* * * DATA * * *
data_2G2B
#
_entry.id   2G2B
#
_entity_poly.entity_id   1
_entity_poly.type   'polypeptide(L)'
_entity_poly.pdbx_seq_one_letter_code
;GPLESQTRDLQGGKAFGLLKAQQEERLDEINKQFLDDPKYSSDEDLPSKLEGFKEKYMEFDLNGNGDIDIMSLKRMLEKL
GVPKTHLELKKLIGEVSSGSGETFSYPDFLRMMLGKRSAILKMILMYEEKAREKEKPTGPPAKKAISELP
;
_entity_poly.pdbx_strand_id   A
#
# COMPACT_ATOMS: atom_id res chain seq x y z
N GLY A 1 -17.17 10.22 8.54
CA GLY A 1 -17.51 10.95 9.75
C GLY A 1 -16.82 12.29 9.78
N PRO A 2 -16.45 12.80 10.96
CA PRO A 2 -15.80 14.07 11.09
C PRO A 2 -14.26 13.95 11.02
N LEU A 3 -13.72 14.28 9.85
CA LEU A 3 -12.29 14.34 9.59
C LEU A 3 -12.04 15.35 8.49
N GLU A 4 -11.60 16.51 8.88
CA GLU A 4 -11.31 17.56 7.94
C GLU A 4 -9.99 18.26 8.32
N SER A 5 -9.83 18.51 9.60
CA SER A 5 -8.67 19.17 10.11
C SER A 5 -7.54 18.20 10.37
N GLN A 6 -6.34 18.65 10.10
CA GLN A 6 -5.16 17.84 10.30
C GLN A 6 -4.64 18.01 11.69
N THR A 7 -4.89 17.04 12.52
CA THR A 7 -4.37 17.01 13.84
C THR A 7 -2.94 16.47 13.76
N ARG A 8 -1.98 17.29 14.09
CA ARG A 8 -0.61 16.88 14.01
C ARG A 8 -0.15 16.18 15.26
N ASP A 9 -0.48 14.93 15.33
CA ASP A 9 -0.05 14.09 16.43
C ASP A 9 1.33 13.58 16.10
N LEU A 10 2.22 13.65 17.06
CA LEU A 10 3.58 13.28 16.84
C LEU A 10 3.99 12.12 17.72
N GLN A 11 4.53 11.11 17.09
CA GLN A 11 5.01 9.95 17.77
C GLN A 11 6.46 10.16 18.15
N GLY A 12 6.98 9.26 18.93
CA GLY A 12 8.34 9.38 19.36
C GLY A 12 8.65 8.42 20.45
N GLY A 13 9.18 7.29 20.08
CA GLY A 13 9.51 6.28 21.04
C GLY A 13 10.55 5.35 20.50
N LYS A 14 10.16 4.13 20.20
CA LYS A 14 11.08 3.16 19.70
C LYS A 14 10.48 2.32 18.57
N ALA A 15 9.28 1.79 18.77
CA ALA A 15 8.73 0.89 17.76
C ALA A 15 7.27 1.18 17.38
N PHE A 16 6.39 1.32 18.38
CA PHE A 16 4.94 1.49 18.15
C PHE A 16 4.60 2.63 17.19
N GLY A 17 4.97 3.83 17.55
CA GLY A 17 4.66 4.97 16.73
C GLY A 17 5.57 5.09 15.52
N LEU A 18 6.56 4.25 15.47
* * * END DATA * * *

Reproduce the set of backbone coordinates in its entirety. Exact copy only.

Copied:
data_2G2B
#
_entry.id   2G2B
#
_entity_poly.entity_id   1
_entity_poly.type   'polypeptide(L)'
_entity_poly.pdbx_seq_one_letter_code
;GPLESQTRDLQGGKAFGLLKAQQEERLDEINKQFLDDPKYSSDEDLPSKLEGFKEKYMEFDLNGNGDIDIMSLKRMLEKL
GVPKTHLELKKLIGEVSSGSGETFSYPDFLRMMLGKRSAILKMILMYEEKAREKEKPTGPPAKKAISELP
;
_entity_poly.pdbx_strand_id   A
#
# COMPACT_ATOMS: atom_id res chain seq x y z
N GLY A 1 -17.17 10.22 8.54
CA GLY A 1 -17.51 10.95 9.75
C GLY A 1 -16.82 12.29 9.78
N PRO A 2 -16.45 12.80 10.96
CA PRO A 2 -15.80 14.07 11.09
C PRO A 2 -14.26 13.95 11.02
N LEU A 3 -13.72 14.28 9.85
CA LEU A 3 -12.29 14.34 9.59
C LEU A 3 -12.04 15.35 8.49
N GLU A 4 -11.60 16.51 8.88
CA GLU A 4 -11.31 17.56 7.94
C GLU A 4 -9.99 18.26 8.32
N SER A 5 -9.83 18.51 9.60
CA SER A 5 -8.67 19.17 10.11
C SER A 5 -7.54 18.20 10.37
N GLN A 6 -6.34 18.65 10.10
CA GLN A 6 -5.16 17.84 10.30
C GLN A 6 -4.64 18.01 11.69
N THR A 7 -4.89 17.04 12.52
CA THR A 7 -4.37 17.01 13.84
C THR A 7 -2.94 16.47 13.76
N ARG A 8 -1.98 17.29 14.09
CA ARG A 8 -0.61 16.88 14.01
C ARG A 8 -0.15 16.18 15.26
N ASP A 9 -0.48 14.93 15.33
CA ASP A 9 -0.05 14.09 16.43
C ASP A 9 1.33 13.58 16.10
N LEU A 10 2.22 13.65 17.06
CA LEU A 10 3.58 13.28 16.84
C LEU A 10 3.99 12.12 17.72
N GLN A 11 4.53 11.11 17.09
CA GLN A 11 5.01 9.95 17.77
C GLN A 11 6.46 10.16 18.15
N GLY A 12 6.98 9.26 18.93
CA GLY A 12 8.34 9.38 19.36
C GLY A 12 8.65 8.42 20.45
N GLY A 13 9.18 7.29 20.08
CA GLY A 13 9.51 6.28 21.04
C GLY A 13 10.55 5.35 20.50
N LYS A 14 10.16 4.13 20.20
CA LYS A 14 11.08 3.16 19.70
C LYS A 14 10.48 2.32 18.57
N ALA A 15 9.28 1.79 18.77
CA ALA A 15 8.73 0.89 17.76
C ALA A 15 7.27 1.18 17.38
N PHE A 16 6.39 1.32 18.38
CA PHE A 16 4.94 1.49 18.15
C PHE A 16 4.60 2.63 17.19
N GLY A 17 4.97 3.83 17.55
CA GLY A 17 4.66 4.97 16.73
C GLY A 17 5.57 5.09 15.52
N LEU A 18 6.56 4.25 15.47